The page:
The Winnie Mae, a special Lockheed Model 5C Vega flown by famed aviator Wiley Post, completed two around-the-world record flights and a series of special high-altitude substratospheric research flights. It was named for the daughter of its original owner, F. C. Hall, who hired Post to pilot the plane.
With the consent of his employer, Post entered the Winnie Mae in the National Air Races and piloted the plane to the first of its records, now inscribed on the side of its fuselage: “Los Angeles to Chicago 9 hrs. 9 mn. 4 sec. Aug. 27, 1930.”
On June 23, 1931, Post began an around-the-world flight to try to bring prestige to the United States by shattering the previous 21-day record set by the German airship Graf Zepplin. Post lacked training in most navigational techniques and selected Harold Gatty as his navigator. The Tasmanian-born Gatty was the chief instructor for the Weems System of Navigation and regarded by many as the most capable air navigator in the nation. Gatty utilized the tools and techniques of the Weems System for the flight, including his prototype drift meter, which became highly successful in later forms. Gatty occupied the main cabin, and Post had a hatch installed in the cabin ceiling behind the wing spar, so Gatty could make his celestial observations.
On July 15, 1933, Post left New York. Closely following his former route but making only 11 stops, he circled the world in 7 days, 18 hours, and 49 minutes. Post knew no more about navigation in 1933 than in 1931, so his decision to go solo without a navigator was far riskier. Fortunately, both the radio compass and autopilot worked flawlessly, and he completed the flight with minimal trouble.
Post next modified the Winnie Mae for long-distance, high-altitude operation. He recognized the need to develop some means of enabling the pilot to operate in a cabin atmosphere of greater density than the outside atmospheric environment. Because of its design, the Winnie Mae could not be equipped with a pressure cabin. Post therefore asked the B. F. Goodrich Company to assist him in developing a full-pressure suit for the pilot. Post hoped that by equipping the plane with an engine supercharger and jettisonable landing gear, and himself with a pressure suit, he could cruise for long distances at high altitude in the jetstream. On March 15, 1935, Post flew from Burbank, California, to Cleveland, Ohio, a distance of 2,035 miles, in 7 hours, 19 minutes. At times, the Winnie Mae attained a ground speed of 340 miles per hour, indicating that the airplane was indeed operating in the jetstream.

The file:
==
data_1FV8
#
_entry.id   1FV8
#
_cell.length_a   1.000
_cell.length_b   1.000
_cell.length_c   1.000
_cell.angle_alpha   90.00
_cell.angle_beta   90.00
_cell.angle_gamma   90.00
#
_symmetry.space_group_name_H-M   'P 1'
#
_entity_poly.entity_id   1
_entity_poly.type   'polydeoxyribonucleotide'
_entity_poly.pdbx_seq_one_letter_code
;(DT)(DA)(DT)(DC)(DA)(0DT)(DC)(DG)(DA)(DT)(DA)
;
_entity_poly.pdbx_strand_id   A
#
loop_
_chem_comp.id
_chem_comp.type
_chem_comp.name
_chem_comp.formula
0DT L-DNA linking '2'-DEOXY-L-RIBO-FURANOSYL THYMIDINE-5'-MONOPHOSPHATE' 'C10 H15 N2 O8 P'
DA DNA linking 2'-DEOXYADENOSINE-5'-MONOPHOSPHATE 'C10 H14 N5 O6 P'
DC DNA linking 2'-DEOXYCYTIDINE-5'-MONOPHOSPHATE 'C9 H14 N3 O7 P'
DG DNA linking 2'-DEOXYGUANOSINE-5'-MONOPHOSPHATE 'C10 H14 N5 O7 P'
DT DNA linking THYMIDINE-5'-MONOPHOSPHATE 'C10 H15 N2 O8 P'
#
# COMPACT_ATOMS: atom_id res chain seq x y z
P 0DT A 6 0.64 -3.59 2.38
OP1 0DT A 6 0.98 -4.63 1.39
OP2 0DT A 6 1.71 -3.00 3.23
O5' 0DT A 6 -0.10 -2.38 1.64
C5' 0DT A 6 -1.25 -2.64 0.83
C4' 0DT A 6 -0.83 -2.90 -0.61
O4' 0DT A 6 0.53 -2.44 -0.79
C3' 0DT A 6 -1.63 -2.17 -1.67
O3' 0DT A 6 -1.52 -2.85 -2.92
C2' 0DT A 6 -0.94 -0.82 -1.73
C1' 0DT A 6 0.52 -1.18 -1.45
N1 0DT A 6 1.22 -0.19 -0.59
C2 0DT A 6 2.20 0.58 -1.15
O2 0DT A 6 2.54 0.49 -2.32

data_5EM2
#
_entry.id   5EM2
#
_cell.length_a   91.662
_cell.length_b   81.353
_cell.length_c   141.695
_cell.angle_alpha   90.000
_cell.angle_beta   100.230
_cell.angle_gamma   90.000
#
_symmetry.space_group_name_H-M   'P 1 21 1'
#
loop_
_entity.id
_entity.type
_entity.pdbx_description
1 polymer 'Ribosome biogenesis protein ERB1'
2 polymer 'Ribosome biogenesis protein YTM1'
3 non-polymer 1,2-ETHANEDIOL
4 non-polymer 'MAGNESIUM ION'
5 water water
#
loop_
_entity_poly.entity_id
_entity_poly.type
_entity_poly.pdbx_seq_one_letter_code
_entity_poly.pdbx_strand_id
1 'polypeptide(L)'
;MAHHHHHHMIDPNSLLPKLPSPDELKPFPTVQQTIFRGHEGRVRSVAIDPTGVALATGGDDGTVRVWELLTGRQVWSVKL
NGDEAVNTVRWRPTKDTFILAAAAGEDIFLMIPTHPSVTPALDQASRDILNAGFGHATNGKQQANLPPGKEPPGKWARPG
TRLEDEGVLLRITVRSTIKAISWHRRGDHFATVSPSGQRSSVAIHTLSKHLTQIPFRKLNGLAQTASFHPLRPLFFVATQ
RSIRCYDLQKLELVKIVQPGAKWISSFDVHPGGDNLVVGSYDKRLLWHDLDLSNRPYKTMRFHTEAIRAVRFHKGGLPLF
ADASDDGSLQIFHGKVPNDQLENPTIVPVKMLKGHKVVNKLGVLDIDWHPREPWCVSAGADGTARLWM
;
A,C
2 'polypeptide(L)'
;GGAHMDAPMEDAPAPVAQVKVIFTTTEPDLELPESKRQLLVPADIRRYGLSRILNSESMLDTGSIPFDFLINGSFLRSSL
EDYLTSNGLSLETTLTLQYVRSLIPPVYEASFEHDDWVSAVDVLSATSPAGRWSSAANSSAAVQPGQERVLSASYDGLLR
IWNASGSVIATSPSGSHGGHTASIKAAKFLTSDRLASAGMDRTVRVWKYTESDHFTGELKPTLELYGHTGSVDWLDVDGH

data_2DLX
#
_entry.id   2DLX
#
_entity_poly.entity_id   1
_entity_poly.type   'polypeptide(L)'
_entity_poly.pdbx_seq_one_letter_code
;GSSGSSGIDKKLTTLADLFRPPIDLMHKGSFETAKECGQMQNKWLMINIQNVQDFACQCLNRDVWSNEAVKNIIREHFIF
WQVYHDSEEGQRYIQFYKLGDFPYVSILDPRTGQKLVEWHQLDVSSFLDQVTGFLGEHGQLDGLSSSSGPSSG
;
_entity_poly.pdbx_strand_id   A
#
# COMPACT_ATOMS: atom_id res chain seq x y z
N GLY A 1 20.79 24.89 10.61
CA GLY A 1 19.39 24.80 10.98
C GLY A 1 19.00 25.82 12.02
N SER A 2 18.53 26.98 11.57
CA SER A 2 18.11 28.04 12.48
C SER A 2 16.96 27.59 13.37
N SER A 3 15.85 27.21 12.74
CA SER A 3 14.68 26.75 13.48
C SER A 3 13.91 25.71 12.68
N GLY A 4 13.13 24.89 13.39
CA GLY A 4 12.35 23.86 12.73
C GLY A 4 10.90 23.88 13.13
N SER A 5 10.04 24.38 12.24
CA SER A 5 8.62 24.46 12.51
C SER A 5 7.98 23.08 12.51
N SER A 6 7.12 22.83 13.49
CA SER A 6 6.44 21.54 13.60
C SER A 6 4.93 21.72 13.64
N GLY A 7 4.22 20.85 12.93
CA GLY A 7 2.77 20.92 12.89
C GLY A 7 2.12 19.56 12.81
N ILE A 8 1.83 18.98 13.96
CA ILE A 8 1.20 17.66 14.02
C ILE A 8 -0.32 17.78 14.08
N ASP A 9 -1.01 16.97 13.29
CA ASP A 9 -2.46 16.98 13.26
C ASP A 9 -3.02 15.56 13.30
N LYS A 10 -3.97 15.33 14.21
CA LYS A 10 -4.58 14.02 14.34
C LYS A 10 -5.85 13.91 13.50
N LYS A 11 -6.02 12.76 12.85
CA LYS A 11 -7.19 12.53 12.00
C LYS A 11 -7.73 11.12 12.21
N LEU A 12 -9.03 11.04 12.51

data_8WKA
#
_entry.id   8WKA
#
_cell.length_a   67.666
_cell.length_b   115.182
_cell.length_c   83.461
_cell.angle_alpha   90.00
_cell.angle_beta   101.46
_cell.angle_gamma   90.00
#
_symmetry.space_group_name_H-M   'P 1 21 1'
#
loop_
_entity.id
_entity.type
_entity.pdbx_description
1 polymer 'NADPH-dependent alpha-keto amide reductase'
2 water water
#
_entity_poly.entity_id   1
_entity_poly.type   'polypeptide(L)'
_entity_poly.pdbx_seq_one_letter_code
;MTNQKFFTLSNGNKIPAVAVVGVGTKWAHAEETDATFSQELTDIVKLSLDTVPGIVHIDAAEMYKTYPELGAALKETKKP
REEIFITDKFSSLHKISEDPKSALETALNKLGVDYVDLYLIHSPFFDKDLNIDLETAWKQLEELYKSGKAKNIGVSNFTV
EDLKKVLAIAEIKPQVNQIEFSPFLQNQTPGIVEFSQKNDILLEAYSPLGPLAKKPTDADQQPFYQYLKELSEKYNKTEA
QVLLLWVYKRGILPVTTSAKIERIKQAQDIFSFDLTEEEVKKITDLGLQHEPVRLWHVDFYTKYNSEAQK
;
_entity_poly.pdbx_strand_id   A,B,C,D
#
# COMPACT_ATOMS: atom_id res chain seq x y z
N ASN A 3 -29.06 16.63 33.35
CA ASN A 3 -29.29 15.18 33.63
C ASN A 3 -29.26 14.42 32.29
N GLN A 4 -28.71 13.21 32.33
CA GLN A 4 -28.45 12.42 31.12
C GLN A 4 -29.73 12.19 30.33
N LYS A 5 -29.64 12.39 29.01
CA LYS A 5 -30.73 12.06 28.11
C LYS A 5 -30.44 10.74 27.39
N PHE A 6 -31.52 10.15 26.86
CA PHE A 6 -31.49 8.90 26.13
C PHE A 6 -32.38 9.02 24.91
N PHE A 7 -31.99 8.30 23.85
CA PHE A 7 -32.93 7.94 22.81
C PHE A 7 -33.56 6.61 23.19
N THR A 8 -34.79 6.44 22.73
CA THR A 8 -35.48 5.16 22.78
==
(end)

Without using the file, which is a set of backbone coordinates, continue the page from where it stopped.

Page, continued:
Wiley Post died shortly afterward in the crash of a hybrid Lockheed Orion-Sirius floatplane near Point Barrow, Alaska, on August 15, 1935. His companion, humorist Will Rogers, also perished in the accident. The Smithsonian Institution acquired the Winnie Mae from Mrs. Post in 1936.
During its high-altitude flight research, the Winnie Mae made use of a special tubular steel landing gear developed by Lockheed engineers Clarence L. “Kelly” Johnson and James Gerschler. It was released after takeoff by the pilot using a cockpit lever, thus reducing the total drag of the plane and eliminating its weight. The Winnie Mae would then continue on its flight and land on a special metal-covered spruce landing skid glued to the fuselage.
During these flights, Post wore the world’s first practical pressure suit, an important step on the road to human space travel. The suit was the third type developed by Post and Russell S. Colley of the B. F. Goodrich Company. It consisted of three layers: long underwear. an inner black rubber air-pressure bladder, and an outer contoured cloth suit. A pressure helmet was then bolted onto the suit. It had a removable faceplate Post could seal when he reached an altitude of 17,000 feet. The helmet had an oxygen system and could accommodate earphones and a throat microphone. The suit could withstand an internal pressure of 7 pounds per square inch. Bandolera-type cords prevented the helmet from rising as the suit was pressurized. A liquid oxygen container, consisting of a double-walled vacuum bottle, utilized the natural "boil off" tendencies of supercold liquid oxygen to furnish gaseous oxygen for suit pressurization and breathing purposes. This early full-pressure suit is the direct ancestor of full-pressure suits used on the X-15 research airplane and manned space voyages. The Winnie Mae, its jettisonable landing gear, and Post’s pressure suit are in the collection of the National Air and Space Museum.